More Change in the Cardiovascular Device Market: A Year in Review
There’s no doubt that last year was another turbulent year for most medical device companies, driven by the double whammy of a poor global economy and an uncertain U.S. healthcare environment. The issues that emerged in 2009-2010 continued in 2011. Price, reimbursement and procedure volume pressures are here to stay. Healthcare reform, an elevated U.S. Food and Drug Administration (FDA) regulatory involvement, and a looming 2.3 percent medical device excise tax all tighten the noose a little more. Is there anything good to say about the prospects for our industry?
Actually, there’s plenty.
The Light at the End of the Cardiovascular Tunnel
Healthcare job growth rates continue to rise. The rate of acquisition activity in cardiovascular medical devices continues and is an indicator of a dynamic industry seeking improved financialperformance. In addition, cardiovascular industry leadership maintains its focus on evaluating new strategic options for thesector’s device domain.
Healthcare Job Growth
Across all industries in the United States, unemployment is down from its highest point of 10.1 percent in 2009 to 8.5 percent inDecember 2011, and it is expected to continue to decline.1 More important to the cardiovascular device industry is that, according the U.S. Bureau of Labor Statistics, healthcare employmentcontinues to expand, with growth in jobs in ambulatory surgical centers (ASCs) up by 2.8 percent in November 2011 and inhospitals up by 1.4 percent in September 2011. When hospitals and ASCs hire, this means procedure volumes are expected to go up.
Show Me the Money: The Acquisition Market
In the device space, cardiovascular companies are slightly less sensitive to the weak economic recovery, but may have limited organic growth due to layoffs and other factors. For those companies with the cash, a shining star is to turn to mergers and acquisitions (M&A) to achieve growth targets and enter strategic markets. Key M&A activity in the cardiovascular space shows that 2010-2011 was a
period of strategic acquisitions in growth markets, especially in the heart valve replacement and renal denervation device sectors.
Growth in Global & Emerging Markets
Tough times often drive new strategies. The cardiovascular industry faces several challenges, which include poor foreign exchange rates and international market pressures. The relatively new CEO of Medtronic Inc., Omar Ishrak, is responding aggressively. In a recent interview, he indicated his belief that there are approximately 200,000 to 300,000 people in India’s middle class who could afford many of Medtronic's existing technologies.7 His goal is to help build the healthcare infrastructure around those patients, which could lead to millions more. Ishrak believes the same scenario is true in China, where he indicated that the market could be significantly larger than that in the United States by the end of the decade.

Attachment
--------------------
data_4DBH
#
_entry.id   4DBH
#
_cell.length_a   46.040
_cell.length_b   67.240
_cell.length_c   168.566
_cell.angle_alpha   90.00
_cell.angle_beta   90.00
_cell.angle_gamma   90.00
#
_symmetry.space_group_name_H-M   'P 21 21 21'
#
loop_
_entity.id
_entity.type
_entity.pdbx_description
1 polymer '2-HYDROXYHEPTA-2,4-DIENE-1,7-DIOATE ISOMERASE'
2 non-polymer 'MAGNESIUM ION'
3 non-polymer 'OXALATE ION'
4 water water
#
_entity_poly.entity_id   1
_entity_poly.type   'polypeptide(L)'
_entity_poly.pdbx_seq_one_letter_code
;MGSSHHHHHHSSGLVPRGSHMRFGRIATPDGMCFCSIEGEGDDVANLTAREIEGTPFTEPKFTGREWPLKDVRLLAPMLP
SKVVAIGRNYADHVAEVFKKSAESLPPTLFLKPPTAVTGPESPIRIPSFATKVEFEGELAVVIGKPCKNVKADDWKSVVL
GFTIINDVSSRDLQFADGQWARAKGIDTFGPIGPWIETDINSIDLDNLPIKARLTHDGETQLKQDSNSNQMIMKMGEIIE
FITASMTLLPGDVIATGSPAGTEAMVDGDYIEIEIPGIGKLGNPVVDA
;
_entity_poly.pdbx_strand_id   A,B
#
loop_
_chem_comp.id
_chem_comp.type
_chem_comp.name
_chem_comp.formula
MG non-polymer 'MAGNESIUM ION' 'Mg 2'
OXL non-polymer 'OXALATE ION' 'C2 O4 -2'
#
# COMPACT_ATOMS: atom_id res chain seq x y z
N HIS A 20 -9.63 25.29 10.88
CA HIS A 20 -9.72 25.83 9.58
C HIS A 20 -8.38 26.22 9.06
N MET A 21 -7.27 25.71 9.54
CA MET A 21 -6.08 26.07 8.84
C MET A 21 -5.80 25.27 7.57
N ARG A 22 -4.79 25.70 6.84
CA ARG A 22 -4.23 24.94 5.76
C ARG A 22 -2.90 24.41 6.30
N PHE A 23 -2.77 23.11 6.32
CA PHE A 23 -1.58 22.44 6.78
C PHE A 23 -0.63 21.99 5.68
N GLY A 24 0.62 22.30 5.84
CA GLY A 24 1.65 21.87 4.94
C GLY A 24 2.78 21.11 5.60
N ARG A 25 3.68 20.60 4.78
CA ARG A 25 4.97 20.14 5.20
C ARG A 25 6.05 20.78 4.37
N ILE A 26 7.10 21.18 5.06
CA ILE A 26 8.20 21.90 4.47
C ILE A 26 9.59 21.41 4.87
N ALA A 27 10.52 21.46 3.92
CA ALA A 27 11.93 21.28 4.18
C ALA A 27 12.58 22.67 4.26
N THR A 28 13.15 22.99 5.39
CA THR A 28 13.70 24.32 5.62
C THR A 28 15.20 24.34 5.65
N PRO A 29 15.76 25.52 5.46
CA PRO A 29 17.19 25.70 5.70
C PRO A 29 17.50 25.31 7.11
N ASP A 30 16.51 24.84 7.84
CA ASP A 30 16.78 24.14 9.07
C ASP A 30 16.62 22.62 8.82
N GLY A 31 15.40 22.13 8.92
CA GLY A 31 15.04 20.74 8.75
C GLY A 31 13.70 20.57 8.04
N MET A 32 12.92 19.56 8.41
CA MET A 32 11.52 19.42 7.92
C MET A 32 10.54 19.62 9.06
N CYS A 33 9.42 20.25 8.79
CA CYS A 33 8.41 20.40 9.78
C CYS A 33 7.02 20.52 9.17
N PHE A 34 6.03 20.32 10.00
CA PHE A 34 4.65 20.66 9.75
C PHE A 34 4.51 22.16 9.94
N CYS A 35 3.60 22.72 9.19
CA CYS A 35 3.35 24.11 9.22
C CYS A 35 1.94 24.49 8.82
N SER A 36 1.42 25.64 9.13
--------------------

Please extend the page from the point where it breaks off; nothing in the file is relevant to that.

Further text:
It Sounds Great,but Will They Execute?
At the recent J.P. Morgan investors’ conference held Jan. 9-12, the CEO of Covidien plc, Joe Almeida, outlined his company’s plan to provide clinically and economically advantageous products and solutions to customers and to support products with healthcare economics and outcomes data.8 One of his three strategic initiatives is to take full advantage of opportunities in emerging markets with
existing products and also to develop products that meet local needs. What was remarkable at the conference was how few CEOs presented such a compelling emerging market strategy and measurable tactics, such as Covidien’s addition of 1,000 new salesrepresentatives in Asia and the opening of three regional offices in India and China.
Aging Population:A Key Driver for Cardio
We all know that the aging population represents a major catalyst for demand of medical devices, but what does it mean in real numbers? The aging population (people 65 years and above) based in the United States in 2010 was roughly 40 million, representing about 13 percent of the U.S. population.
This segment accounts for approximately one-third of U.S. healthcare consumption. Federal government estimates indicate that the elderly population will jump to 72 million by 2030, representing approximately 19.3 percent of the population, and providing a significant increase in the use of medical devices.9
Several other growth catalysts exist for the cardiovascular industry in 2012. Geographic expansion, the trend toward minimally invasive techniques and emerging markets all will help as growth drivers. Persistent issues from 2008-2011 are expected to continue, but good strategy and actions plans will address and mitigate them as our industry heads steadily toward the light at the end of the tunnel.
Editor’s note: Readers are invited to submit market data and trend questions to Maria Shepherd. Periodically, selected questions will be presented in this column, with answers from Maria. Send your questions to email@example.com.
Maria Shepherd, founder of Data Decision Group, has 20 years of leadership experience in medical device and life-sciences marketing in small startups and top-tier companies. Her firm quantitatively and qualitatively sizes opportunities, evaluates new technologies, and assesses prospective acquisitions for medtech companies. Shepherd recently was appointed to the board of the MSBiV Medtech Investment Committee. She can be reached at (617) 548-9892 and online at firstname.lastname@example.org or www.ddecisiongroup.com.